Like Andres Segovia--who, coincidentally, appeared locally this past week--Carlos Montoya enjoys a level of adulation reserved for those select musicians who continue to perform successfully in the face of advancing years. And, as is the case with his illustrious countryman, the 82-year-old flamenco guitarist continues to alternate flashes of brilliance with streaks of technical mishaps.
A near-capacity audience at Beckman Auditorium, Caltech, discovered on Saturday that Montoya still commands a powerful, accurate left hand. Time and again, he nonchalantly tossed off dizzying series of runs, with or without right-hand assistance. True, the guitarist had the advantage of amplification--albeit tinny--that allowed these flurries to emerge unforced. Yet, in such dazzlers as "Jota" and "Petenera," those fingers still possess an obvious youthful energy and dexterity.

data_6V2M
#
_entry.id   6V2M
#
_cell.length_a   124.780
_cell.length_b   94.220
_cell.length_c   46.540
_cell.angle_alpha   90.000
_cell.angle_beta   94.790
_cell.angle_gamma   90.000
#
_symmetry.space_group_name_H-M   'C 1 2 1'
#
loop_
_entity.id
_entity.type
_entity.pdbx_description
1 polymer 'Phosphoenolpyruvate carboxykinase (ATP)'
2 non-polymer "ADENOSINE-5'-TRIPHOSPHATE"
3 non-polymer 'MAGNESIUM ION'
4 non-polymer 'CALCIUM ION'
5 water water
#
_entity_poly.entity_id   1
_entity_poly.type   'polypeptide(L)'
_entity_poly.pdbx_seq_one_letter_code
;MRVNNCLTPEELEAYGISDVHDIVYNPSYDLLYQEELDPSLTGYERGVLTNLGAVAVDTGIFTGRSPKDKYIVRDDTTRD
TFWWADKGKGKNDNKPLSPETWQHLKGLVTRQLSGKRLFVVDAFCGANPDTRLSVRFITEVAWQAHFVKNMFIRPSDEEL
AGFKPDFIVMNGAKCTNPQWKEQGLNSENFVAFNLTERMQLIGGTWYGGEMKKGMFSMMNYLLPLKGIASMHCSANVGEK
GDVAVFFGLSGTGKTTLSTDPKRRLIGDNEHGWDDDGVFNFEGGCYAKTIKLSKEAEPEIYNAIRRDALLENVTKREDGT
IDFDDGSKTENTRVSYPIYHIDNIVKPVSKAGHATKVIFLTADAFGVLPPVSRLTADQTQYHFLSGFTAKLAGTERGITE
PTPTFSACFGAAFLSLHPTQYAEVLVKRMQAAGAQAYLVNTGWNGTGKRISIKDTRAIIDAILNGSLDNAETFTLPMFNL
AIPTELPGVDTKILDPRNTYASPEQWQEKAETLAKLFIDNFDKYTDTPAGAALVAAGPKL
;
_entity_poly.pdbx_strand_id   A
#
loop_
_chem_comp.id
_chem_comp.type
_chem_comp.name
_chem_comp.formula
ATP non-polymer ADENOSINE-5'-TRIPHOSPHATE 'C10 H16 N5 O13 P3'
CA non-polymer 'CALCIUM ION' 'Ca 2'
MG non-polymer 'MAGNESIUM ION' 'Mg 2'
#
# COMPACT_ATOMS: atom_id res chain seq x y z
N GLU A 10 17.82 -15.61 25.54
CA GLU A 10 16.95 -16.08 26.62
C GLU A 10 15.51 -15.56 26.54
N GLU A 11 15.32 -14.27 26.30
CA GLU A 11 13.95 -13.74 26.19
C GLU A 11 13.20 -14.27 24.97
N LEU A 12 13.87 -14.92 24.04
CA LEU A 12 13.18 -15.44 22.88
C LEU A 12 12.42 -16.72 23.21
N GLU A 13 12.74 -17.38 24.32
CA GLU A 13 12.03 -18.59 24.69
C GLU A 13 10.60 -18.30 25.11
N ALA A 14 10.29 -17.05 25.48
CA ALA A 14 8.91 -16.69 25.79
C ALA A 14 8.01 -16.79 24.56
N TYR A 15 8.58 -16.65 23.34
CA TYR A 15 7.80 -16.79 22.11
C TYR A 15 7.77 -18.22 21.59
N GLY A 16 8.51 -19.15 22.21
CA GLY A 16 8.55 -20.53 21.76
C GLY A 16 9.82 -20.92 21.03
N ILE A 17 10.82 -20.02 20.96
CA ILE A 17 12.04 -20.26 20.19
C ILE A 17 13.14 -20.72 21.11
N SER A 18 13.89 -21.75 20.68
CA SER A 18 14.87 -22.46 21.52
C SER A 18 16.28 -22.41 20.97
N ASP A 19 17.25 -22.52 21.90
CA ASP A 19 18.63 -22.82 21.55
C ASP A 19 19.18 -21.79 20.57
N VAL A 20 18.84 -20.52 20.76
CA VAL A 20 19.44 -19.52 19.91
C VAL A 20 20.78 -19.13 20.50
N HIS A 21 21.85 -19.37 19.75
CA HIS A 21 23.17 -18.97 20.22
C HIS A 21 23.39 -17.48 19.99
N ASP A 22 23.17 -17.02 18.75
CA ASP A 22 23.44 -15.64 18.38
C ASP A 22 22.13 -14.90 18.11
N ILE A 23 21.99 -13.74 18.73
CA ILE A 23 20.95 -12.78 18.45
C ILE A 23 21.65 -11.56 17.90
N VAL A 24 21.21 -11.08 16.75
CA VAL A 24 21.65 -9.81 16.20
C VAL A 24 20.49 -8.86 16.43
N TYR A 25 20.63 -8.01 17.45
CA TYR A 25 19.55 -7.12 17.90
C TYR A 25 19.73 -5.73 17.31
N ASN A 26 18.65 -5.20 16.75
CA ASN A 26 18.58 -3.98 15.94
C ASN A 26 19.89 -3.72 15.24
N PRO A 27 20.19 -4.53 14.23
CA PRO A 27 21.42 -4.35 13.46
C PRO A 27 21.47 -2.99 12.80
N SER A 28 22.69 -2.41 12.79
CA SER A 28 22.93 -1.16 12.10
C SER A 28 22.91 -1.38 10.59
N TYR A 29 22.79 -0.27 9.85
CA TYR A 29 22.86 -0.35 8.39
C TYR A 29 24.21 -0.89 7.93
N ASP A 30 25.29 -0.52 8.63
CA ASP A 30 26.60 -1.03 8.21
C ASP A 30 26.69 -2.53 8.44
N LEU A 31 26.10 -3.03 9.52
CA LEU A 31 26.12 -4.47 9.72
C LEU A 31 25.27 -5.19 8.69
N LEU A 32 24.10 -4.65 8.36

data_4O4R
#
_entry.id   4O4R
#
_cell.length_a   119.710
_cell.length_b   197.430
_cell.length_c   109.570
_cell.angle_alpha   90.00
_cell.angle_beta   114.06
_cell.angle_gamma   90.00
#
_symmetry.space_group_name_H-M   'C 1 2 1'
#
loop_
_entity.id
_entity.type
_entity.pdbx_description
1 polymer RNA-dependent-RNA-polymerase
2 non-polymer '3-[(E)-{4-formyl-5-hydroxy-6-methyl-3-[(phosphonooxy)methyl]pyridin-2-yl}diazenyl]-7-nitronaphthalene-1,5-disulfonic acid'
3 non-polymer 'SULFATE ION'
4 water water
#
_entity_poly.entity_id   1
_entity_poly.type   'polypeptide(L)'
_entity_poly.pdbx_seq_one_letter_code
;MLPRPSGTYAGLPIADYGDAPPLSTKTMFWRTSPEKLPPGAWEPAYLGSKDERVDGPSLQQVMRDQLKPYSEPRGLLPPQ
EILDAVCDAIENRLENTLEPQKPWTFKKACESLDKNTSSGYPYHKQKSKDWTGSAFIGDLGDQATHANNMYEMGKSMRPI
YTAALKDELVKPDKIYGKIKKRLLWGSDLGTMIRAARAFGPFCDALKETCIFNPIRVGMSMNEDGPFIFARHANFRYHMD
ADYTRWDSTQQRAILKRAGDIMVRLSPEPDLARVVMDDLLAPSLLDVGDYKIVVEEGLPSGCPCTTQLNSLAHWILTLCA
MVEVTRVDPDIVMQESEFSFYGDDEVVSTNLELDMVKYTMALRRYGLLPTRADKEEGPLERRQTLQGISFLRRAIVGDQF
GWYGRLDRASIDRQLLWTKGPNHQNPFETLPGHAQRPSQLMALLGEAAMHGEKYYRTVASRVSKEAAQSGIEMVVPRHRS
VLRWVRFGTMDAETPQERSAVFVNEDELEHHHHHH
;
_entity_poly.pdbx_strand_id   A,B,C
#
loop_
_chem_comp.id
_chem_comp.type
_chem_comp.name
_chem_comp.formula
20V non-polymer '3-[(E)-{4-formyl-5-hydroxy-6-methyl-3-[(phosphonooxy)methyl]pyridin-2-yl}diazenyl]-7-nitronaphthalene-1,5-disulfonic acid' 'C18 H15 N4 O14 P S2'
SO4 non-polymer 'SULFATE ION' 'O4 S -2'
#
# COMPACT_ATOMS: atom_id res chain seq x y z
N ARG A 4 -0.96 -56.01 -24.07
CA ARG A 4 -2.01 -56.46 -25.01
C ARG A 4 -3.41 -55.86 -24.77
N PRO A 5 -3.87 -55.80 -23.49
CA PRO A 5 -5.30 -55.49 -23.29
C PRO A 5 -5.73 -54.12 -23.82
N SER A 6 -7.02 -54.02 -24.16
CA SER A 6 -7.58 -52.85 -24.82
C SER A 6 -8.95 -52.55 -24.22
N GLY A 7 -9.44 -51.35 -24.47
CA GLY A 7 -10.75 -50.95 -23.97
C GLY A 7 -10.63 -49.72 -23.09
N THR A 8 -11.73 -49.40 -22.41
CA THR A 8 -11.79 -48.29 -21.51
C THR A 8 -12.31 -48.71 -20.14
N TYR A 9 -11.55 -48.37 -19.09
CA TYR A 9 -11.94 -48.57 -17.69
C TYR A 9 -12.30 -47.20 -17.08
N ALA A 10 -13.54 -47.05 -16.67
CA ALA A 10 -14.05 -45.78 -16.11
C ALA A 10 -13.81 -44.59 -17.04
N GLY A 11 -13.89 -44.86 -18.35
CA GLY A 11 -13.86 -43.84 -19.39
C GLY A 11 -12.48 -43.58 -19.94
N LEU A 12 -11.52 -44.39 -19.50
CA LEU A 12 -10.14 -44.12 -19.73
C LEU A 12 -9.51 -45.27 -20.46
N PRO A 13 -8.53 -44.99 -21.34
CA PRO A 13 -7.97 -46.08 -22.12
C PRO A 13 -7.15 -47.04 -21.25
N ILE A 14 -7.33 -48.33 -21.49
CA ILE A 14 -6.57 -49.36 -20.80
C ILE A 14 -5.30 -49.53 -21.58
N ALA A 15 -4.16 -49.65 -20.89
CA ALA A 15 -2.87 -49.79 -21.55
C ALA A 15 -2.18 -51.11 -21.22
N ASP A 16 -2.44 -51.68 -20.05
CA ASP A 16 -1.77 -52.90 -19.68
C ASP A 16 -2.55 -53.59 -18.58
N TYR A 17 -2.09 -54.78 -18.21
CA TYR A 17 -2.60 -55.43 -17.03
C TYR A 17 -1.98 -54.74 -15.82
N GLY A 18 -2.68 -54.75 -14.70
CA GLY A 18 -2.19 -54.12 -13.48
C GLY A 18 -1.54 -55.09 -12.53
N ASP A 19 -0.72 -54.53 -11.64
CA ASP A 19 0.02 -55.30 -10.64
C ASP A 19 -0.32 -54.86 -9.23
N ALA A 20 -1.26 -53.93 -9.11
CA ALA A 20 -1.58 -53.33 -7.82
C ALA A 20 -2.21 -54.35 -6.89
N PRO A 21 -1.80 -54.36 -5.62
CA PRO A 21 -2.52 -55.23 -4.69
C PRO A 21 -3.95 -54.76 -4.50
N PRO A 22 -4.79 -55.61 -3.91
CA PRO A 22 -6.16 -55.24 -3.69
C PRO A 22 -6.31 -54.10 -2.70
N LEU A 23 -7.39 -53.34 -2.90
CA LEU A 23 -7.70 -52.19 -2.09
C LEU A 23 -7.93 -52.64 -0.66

Where the stone-faced musician seemed to encounter problems was in the right hand. While strummed flourishes were crisply attacked, numerous crucial tremolos proved uneven and weakly struck, noticeably in "Tarantas" and "Guajira."
No one in attendance had any reason to expect perfection--and no one seemed to be complaining. Each brief work on a very brief program (three 20-minute sets) was met with warm, often extended applause, which was returned by a quick, military salute or an open-armed gesture from the guitarist.
What kind of critical churl would dare pass judgment at such a love-in?